Donald Trump “fought like hell” to get Justices Brett Kavanaugh and Amy Coney Barrett on the Supreme Court bench, but they paid him back by spitting on him and his supporters, according to Mark Levin.
The radio host and Fox News star was left hopping mad at the two “cowards” after they joined the Supreme Court’s liberal justices in refusing to consider questions about the use of mail-in ballots in the 2020 election, the Washington Examiner reported Tuesday.
Exposing Trump SCOTUS picks
Republicans in Pennsylvania went to the Supreme Court before the November election to challenge a move by the state’s Supreme Court to allow mail-in ballots to be received three days late, even with no clear postmark. The matter was never resolved.
With the election over, the U.S. Supreme Court again refused to consider the case and other related suits on Monday, with Justices Samuel Alito, Clarence Thomas, and Neil Gorsuch dissenting, and Justices Kavanaugh and Barrett siding with the liberals.
Levin, for his part, said that Supreme Court had failed to uphold the Constitution out of fear of what liberals at The New York Times and The Washington Post might say about them.
Speaking Monday, he also singled out Kavanaugh and Barrett as ungrateful “cowards” who betrayed Trump and his supporters, even after they stuck with them through difficult confirmation fights.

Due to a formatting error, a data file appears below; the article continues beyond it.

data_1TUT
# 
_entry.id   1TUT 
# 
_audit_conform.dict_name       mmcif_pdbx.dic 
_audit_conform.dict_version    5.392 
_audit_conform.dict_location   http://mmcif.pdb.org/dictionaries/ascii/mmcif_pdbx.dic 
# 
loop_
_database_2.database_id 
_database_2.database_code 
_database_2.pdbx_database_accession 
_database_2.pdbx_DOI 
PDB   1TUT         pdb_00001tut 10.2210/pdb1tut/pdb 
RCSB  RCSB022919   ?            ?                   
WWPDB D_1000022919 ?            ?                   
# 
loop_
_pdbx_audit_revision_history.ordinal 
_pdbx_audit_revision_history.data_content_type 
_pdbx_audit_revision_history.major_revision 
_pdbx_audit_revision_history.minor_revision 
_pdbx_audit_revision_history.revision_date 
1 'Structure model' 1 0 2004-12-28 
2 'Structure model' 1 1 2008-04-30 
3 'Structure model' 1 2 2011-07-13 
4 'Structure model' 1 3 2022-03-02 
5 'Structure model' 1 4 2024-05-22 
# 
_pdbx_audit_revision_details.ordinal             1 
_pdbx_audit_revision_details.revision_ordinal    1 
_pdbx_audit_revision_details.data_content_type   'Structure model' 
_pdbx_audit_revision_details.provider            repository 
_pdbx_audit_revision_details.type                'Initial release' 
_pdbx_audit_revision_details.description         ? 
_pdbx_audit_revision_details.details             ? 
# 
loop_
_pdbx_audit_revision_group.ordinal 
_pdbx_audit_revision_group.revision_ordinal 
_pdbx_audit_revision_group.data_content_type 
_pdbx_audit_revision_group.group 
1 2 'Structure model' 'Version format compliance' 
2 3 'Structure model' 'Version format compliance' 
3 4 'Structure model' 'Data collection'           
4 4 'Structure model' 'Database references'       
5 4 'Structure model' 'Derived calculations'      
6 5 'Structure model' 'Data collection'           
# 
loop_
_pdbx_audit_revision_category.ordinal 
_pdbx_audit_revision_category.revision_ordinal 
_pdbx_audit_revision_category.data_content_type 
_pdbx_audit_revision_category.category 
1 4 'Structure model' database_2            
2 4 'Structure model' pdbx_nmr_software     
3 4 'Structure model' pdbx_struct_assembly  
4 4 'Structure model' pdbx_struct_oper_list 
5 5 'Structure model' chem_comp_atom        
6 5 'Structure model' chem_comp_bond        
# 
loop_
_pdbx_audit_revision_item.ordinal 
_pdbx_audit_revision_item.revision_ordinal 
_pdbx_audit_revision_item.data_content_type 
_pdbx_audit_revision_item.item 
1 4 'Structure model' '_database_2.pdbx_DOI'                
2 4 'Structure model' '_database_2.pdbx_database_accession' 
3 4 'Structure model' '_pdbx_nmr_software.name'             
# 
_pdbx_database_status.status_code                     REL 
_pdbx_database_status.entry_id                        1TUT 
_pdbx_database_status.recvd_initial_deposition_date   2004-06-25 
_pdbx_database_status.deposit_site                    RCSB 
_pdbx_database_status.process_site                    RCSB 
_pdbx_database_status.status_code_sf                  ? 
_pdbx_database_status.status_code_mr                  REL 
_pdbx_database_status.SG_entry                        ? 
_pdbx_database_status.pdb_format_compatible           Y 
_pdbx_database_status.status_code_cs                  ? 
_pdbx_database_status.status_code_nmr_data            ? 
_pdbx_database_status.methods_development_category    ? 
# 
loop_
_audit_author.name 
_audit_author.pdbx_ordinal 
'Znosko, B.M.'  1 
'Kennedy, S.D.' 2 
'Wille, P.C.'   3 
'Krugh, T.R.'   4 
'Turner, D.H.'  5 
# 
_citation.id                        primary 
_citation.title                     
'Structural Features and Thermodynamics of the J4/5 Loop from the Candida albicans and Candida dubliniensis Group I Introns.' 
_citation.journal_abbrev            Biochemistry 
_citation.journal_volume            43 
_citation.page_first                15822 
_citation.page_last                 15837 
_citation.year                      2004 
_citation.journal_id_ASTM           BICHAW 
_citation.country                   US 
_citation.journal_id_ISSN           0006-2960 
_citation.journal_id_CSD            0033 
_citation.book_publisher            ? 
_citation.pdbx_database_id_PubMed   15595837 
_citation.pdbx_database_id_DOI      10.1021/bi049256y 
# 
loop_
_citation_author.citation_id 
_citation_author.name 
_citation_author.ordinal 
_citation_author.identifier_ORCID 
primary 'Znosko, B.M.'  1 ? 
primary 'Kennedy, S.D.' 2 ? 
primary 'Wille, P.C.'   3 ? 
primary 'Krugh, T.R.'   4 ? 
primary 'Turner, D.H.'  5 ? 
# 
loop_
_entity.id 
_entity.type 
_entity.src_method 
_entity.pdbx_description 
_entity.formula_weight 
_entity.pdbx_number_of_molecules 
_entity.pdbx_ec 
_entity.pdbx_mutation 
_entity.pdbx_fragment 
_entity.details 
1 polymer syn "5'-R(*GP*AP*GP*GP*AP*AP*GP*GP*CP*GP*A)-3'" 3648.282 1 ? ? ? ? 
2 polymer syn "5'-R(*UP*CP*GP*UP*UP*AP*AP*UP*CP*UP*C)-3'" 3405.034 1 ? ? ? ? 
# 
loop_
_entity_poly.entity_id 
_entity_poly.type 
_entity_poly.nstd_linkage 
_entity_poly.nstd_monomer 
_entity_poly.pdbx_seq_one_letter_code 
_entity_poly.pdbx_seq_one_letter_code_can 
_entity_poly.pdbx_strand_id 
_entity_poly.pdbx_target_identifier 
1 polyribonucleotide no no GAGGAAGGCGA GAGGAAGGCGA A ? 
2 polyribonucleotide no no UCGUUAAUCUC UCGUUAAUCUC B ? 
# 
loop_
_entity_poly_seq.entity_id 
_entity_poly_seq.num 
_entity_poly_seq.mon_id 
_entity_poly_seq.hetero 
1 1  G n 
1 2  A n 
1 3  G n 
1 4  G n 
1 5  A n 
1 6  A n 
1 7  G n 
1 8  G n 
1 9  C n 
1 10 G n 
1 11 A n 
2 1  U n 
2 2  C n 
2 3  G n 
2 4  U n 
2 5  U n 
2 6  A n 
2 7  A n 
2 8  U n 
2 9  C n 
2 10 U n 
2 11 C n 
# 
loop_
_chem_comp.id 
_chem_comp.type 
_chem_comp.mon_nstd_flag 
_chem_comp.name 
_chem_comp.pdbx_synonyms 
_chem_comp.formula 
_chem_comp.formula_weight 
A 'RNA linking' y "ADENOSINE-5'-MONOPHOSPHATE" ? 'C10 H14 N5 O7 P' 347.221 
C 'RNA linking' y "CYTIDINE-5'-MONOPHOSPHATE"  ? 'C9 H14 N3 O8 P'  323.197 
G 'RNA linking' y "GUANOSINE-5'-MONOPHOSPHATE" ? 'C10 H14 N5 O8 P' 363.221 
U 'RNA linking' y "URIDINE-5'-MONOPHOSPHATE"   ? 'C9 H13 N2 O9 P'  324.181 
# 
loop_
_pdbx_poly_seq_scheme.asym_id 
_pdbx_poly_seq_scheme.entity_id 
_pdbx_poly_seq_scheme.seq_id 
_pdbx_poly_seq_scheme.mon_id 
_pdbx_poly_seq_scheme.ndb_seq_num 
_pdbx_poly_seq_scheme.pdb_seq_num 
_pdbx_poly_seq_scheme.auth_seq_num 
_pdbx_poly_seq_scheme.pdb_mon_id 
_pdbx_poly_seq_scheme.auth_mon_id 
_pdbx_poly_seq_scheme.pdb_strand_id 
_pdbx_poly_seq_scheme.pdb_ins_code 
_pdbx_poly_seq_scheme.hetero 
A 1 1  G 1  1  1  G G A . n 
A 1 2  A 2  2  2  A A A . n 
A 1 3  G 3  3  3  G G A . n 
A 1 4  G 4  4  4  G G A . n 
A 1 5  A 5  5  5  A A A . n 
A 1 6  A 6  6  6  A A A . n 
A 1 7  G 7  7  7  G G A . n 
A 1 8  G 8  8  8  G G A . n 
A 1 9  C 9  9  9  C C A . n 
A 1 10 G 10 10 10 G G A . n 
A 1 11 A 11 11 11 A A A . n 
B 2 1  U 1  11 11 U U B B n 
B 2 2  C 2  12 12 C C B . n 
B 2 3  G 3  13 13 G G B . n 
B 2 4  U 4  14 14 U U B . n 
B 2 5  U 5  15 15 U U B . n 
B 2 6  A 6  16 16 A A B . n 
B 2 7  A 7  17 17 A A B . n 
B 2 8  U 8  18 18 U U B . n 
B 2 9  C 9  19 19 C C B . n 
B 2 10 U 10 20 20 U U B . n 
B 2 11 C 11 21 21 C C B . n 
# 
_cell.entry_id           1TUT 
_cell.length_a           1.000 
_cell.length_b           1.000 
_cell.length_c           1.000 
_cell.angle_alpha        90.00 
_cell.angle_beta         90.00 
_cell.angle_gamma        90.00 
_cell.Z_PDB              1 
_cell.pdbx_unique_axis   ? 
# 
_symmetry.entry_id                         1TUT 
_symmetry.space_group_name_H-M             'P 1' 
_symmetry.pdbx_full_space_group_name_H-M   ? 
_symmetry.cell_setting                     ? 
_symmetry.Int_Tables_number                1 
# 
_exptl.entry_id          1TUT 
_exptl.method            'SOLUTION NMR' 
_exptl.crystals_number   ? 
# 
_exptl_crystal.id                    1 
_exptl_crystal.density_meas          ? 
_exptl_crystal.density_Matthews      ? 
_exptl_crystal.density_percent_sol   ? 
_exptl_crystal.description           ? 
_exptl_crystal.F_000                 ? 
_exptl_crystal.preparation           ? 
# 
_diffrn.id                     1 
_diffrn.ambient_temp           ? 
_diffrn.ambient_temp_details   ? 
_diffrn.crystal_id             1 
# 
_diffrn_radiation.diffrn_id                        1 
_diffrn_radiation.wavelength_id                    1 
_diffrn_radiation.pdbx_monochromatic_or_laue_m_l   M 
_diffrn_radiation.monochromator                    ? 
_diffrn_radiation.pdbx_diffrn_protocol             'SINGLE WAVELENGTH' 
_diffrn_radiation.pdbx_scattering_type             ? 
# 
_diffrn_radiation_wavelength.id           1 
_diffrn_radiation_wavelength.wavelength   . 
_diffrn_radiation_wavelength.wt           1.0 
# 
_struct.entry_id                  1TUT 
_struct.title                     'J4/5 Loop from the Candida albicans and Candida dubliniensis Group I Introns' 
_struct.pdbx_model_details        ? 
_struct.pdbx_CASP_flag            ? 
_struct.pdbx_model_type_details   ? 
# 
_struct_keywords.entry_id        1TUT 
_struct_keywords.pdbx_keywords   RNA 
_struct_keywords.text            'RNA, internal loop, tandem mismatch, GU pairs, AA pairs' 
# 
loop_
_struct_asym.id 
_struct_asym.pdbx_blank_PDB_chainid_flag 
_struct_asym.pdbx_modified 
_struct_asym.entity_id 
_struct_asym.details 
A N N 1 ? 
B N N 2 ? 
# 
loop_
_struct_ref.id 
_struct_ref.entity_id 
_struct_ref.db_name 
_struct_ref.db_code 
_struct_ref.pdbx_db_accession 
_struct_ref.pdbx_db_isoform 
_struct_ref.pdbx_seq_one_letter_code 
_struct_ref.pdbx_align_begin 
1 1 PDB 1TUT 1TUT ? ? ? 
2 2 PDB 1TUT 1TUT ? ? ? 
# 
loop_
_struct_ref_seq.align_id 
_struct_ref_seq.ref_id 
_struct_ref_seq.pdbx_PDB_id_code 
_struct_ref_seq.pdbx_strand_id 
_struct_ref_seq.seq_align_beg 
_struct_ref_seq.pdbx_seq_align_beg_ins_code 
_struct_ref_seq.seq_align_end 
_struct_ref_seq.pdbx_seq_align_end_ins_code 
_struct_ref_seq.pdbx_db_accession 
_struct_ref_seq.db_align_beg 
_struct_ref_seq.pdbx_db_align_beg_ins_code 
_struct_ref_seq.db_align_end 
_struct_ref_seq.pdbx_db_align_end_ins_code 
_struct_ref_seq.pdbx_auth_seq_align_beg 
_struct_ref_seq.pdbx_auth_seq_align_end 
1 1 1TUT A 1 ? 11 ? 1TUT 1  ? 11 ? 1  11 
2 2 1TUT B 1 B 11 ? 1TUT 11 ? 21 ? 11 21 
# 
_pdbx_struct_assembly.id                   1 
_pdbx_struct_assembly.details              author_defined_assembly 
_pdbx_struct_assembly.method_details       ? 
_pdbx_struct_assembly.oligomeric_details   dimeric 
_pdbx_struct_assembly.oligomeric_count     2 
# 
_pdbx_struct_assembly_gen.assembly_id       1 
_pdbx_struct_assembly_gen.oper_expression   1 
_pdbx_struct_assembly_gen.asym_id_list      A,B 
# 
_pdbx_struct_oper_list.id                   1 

“Cowards, absolute cowards,” Levin said, according to the Examiner. “There’s your Justice Coney, there’s your Justice Kavanaugh. You fought like hell for them, and then they spit on you.”
Levin echoes Thomas
Kavanaugh’s nomination was nearly derailed by surprise accusations of sexual assault that turned into a scorched-earth political cataclysm, but Trump defended the judge and he was narrowly confirmed — and his career was salvaged from almost certain destruction.
Barrett’s confirmation was much less dramatic, but was still controversial as Democrats likened her to a shadowy far-right figure and Trump sycophant.
In December, Levin had similarly said that the Supreme Court failed when they refused to consider challenges to the election results. With the contest now settled, however, the court has shown no more interest in addressing lingering concerns about election integrity shared by many Americans.
Levin’s anger was shared by Justice Thomas, who said the high court had abandoned its duty to instill voter confidence in their elections.
“The decision to leave election law hidden beneath a shroud of doubt is baffling. By doing nothing, we invite further confusion and erosion of voter confidence,” the justice wrote Monday, according to the Examiner. “Our fellow citizens deserve better and expect more of us. I respectfully dissent.”